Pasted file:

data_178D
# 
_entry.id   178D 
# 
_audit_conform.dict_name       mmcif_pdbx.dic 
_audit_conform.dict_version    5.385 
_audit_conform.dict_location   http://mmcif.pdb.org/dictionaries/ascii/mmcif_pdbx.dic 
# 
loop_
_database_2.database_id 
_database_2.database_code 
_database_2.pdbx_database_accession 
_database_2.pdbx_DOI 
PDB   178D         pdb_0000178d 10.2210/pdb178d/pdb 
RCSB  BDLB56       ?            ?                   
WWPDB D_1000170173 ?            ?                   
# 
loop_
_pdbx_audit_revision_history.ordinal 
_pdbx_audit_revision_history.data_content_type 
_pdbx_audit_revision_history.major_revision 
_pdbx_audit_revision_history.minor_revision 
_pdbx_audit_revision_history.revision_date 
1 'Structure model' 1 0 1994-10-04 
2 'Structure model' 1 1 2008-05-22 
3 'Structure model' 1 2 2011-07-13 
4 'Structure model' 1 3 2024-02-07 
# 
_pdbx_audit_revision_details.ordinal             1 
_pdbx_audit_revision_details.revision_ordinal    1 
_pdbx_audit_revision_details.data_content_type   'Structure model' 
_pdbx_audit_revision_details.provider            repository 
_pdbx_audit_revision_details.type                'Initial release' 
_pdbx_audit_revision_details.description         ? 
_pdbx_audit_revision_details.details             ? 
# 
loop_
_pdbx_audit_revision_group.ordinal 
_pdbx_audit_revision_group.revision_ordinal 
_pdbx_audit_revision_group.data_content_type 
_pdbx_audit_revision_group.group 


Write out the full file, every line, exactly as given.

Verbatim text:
data_178D
# 
_entry.id   178D 
# 
_audit_conform.dict_name       mmcif_pdbx.dic 
_audit_conform.dict_version    5.385 
_audit_conform.dict_location   http://mmcif.pdb.org/dictionaries/ascii/mmcif_pdbx.dic 
# 
loop_
_database_2.database_id 
_database_2.database_code 
_database_2.pdbx_database_accession 
_database_2.pdbx_DOI 
PDB   178D         pdb_0000178d 10.2210/pdb178d/pdb 
RCSB  BDLB56       ?            ?                   
WWPDB D_1000170173 ?            ?                   
# 
loop_
_pdbx_audit_revision_history.ordinal 
_pdbx_audit_revision_history.data_content_type 
_pdbx_audit_revision_history.major_revision 
_pdbx_audit_revision_history.minor_revision 
_pdbx_audit_revision_history.revision_date 
1 'Structure model' 1 0 1994-10-04 
2 'Structure model' 1 1 2008-05-22 
3 'Structure model' 1 2 2011-07-13 
4 'Structure model' 1 3 2024-02-07 
# 
_pdbx_audit_revision_details.ordinal             1 
_pdbx_audit_revision_details.revision_ordinal    1 
_pdbx_audit_revision_details.data_content_type   'Structure model' 
_pdbx_audit_revision_details.provider            repository 
_pdbx_audit_revision_details.type                'Initial release' 
_pdbx_audit_revision_details.description         ? 
_pdbx_audit_revision_details.details             ? 
# 
loop_
_pdbx_audit_revision_group.ordinal 
_pdbx_audit_revision_group.revision_ordinal 
_pdbx_audit_revision_group.data_content_type 
_pdbx_audit_revision_group.group 